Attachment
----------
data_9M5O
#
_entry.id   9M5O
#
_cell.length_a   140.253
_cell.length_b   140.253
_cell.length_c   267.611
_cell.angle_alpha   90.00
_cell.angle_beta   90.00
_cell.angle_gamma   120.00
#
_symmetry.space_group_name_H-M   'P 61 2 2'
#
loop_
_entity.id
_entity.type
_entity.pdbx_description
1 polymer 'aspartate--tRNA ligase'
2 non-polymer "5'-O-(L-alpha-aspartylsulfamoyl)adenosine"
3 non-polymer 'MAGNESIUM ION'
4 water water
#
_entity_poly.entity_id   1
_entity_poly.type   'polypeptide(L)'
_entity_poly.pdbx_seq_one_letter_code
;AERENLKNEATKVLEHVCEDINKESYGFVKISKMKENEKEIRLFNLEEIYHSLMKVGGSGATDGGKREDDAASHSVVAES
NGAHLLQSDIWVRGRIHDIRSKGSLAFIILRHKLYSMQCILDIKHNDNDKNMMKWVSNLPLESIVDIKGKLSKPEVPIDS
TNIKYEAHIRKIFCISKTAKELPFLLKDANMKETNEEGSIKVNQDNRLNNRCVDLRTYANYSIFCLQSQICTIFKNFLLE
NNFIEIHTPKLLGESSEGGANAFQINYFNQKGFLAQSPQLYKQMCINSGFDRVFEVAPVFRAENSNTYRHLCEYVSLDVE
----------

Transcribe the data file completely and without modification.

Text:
data_9M5O
#
_entry.id   9M5O
#
_cell.length_a   140.253
_cell.length_b   140.253
_cell.length_c   267.611
_cell.angle_alpha   90.00
_cell.angle_beta   90.00
_cell.angle_gamma   120.00
#
_symmetry.space_group_name_H-M   'P 61 2 2'
#
loop_
_entity.id
_entity.type
_entity.pdbx_description
1 polymer 'aspartate--tRNA ligase'
2 non-polymer "5'-O-(L-alpha-aspartylsulfamoyl)adenosine"
3 non-polymer 'MAGNESIUM ION'
4 water water
#
_entity_poly.entity_id   1
_entity_poly.type   'polypeptide(L)'
_entity_poly.pdbx_seq_one_letter_code
;AERENLKNEATKVLEHVCEDINKESYGFVKISKMKENEKEIRLFNLEEIYHSLMKVGGSGATDGGKREDDAASHSVVAES
NGAHLLQSDIWVRGRIHDIRSKGSLAFIILRHKLYSMQCILDIKHNDNDKNMMKWVSNLPLESIVDIKGKLSKPEVPIDS
TNIKYEAHIRKIFCISKTAKELPFLLKDANMKETNEEGSIKVNQDNRLNNRCVDLRTYANYSIFCLQSQICTIFKNFLLE
NNFIEIHTPKLLGESSEGGANAFQINYFNQKGFLAQSPQLYKQMCINSGFDRVFEVAPVFRAENSNTYRHLCEYVSLDVE